# Convert polynomial to Chebyshev

I want to convert a polynomial in "standard form" to Chebyshev form. Here's one way to do it:

(* My polynomial *)

pa = Sum[a[i]*t^i, {i, 0, 5}]

(* "standard form" coefficients of Chebyshev polynomial of same degree *)

pb = CoefficientList[Sum[b[i]*ChebyshevT[i, t], {i, 0, 5}], t]

(* helper variable *)

bs = Table[b[i], {i, 0, 5}]

Solve[Table[a[i - 1] == pb[[i]], {i, 1, 6}], bs]


This works, but is there a better (more efficient, more Mathematica-ish) way to do it?

Let's say you have a polynomial:

f[x_] := 1 - x + 2 x^2 - 5 x^4
n = 5; (* Polynomial order + 1 *)


Now you have to solve a system of linear equations:

a = Transpose @ PadRight @ Table[CoefficientList[ChebyshevT[k - 1, x], x], {k, n}];
c = LinearSolve[a, CoefficientList[f[x], x]]
(* {1/8, -1, -3/2, 0, -5/8} *)

Sum[c[[k]] ChebyshevT[k - 1, x], {k, n}] // Expand
(* 1 - x + 2 x^2 - 5 x^4 *)


If getting the numerical values of coefficients is sufficient, you can use the discrete Fourier transform, which is an extremely fast method.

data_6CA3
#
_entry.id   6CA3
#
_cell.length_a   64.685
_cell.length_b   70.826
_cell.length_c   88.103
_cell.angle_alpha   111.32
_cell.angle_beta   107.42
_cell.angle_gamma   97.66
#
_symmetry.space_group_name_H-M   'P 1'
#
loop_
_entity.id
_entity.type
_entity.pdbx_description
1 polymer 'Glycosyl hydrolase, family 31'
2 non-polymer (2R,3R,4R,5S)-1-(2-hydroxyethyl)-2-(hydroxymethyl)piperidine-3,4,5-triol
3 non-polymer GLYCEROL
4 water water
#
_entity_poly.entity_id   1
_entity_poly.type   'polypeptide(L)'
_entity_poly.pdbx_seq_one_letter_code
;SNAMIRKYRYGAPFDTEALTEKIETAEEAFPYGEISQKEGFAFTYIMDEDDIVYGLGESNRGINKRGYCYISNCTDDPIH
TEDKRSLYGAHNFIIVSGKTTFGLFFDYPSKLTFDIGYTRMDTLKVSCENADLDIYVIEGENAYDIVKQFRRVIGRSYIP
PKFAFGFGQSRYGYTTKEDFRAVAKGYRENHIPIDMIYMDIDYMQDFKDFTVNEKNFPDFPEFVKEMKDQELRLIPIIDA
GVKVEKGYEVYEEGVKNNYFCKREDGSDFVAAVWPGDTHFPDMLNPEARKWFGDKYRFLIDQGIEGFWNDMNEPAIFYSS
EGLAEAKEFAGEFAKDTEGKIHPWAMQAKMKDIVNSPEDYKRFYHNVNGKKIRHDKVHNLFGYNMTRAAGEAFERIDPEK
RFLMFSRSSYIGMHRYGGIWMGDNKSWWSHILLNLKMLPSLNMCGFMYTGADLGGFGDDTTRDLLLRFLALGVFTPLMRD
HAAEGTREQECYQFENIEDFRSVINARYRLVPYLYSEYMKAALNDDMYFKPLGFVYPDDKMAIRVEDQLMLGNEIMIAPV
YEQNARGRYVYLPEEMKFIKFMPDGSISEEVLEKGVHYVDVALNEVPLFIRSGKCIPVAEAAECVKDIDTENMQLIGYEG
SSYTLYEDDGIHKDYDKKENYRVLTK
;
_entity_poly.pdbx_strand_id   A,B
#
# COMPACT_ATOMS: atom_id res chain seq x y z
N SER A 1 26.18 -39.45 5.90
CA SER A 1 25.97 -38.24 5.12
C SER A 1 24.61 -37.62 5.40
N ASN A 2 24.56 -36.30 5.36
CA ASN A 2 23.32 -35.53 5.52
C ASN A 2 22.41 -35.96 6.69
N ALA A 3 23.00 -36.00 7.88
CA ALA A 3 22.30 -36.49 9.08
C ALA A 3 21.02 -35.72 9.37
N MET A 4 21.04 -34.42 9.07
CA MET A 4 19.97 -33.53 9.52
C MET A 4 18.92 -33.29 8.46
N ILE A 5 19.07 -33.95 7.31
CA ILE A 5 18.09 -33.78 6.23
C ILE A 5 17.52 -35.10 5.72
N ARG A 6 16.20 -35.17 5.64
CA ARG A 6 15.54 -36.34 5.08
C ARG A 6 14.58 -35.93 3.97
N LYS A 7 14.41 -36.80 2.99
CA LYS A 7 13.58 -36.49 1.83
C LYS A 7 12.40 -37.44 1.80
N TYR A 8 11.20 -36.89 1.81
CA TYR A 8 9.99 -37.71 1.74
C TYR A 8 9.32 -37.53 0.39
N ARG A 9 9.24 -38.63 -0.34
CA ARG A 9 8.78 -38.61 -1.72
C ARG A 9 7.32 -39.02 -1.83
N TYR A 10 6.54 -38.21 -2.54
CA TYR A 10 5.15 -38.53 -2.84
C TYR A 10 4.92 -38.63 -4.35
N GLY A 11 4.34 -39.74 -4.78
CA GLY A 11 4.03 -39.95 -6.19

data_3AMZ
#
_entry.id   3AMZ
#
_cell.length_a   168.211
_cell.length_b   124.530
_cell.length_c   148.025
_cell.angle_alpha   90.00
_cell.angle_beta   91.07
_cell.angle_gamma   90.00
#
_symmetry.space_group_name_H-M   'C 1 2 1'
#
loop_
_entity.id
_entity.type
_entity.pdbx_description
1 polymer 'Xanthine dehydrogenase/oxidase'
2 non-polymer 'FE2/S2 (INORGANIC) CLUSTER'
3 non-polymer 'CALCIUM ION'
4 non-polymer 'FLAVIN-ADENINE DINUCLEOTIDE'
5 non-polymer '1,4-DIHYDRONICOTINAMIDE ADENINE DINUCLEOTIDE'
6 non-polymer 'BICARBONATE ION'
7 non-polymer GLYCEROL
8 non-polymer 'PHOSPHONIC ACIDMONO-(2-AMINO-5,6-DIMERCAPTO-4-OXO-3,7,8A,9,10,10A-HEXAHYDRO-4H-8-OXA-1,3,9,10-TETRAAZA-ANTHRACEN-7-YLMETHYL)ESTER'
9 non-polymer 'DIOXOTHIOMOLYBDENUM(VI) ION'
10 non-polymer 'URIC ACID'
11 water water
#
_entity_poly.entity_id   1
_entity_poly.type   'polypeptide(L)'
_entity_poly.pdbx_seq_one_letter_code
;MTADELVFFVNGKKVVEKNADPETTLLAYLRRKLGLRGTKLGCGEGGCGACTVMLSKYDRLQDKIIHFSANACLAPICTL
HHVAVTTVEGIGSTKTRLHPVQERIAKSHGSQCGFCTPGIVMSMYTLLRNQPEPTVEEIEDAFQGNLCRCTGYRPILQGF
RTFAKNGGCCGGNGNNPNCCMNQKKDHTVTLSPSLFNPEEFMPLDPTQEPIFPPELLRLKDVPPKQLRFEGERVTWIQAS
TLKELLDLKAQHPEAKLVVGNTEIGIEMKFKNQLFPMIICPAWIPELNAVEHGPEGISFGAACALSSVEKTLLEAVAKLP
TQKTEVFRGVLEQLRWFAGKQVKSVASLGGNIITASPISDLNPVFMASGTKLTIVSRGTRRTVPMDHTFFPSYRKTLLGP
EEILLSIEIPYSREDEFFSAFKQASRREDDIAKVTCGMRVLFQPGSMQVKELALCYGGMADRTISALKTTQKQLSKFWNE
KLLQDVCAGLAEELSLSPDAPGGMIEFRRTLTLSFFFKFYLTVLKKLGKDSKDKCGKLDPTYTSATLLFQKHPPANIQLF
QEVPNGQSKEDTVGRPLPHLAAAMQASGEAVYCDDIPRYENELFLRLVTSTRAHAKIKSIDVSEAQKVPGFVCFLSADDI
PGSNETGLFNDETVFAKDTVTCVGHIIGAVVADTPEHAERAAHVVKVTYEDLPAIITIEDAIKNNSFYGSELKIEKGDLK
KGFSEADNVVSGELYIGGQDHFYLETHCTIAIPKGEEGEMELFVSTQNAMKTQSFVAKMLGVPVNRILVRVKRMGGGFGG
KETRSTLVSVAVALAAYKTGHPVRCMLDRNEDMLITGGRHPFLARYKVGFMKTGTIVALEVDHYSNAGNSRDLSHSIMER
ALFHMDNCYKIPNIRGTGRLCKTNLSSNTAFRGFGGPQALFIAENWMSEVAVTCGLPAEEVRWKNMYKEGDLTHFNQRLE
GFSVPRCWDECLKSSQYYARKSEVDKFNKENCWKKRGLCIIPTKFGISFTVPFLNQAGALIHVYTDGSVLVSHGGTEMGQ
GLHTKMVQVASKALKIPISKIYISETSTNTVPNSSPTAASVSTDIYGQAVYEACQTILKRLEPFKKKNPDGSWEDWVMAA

$\qquad T_n(x) = \cos(n \arccos x)$

c = 2 MapAt[#/2 &, #, 1]/Sqrt[n] & @ FourierDCT @ f @ Cos[π Range[.5, n]/n]
(* {0.125, -1., -1.5, -9.93014*10^-17, -0.625} *)

Sum[c[[k]] ChebyshevT[k - 1, x], {k, n}] // Expand // Chop
(* 1. - 1. x + 2. x^2 - 5. x^4 *)


P.S. The last method can be used for the Chebyshev expansion of an arbitrary function (there can be a problem with Gibbs oscillations, but that is another story).

Another possibility is to use Salzer's algorithm (previously used here) to perform the basis conversion:

poly = 1 - x + 2 x^2 - 5 x^4;
c = CoefficientList[poly, x];
n = Length[c] - 1; Remove[a];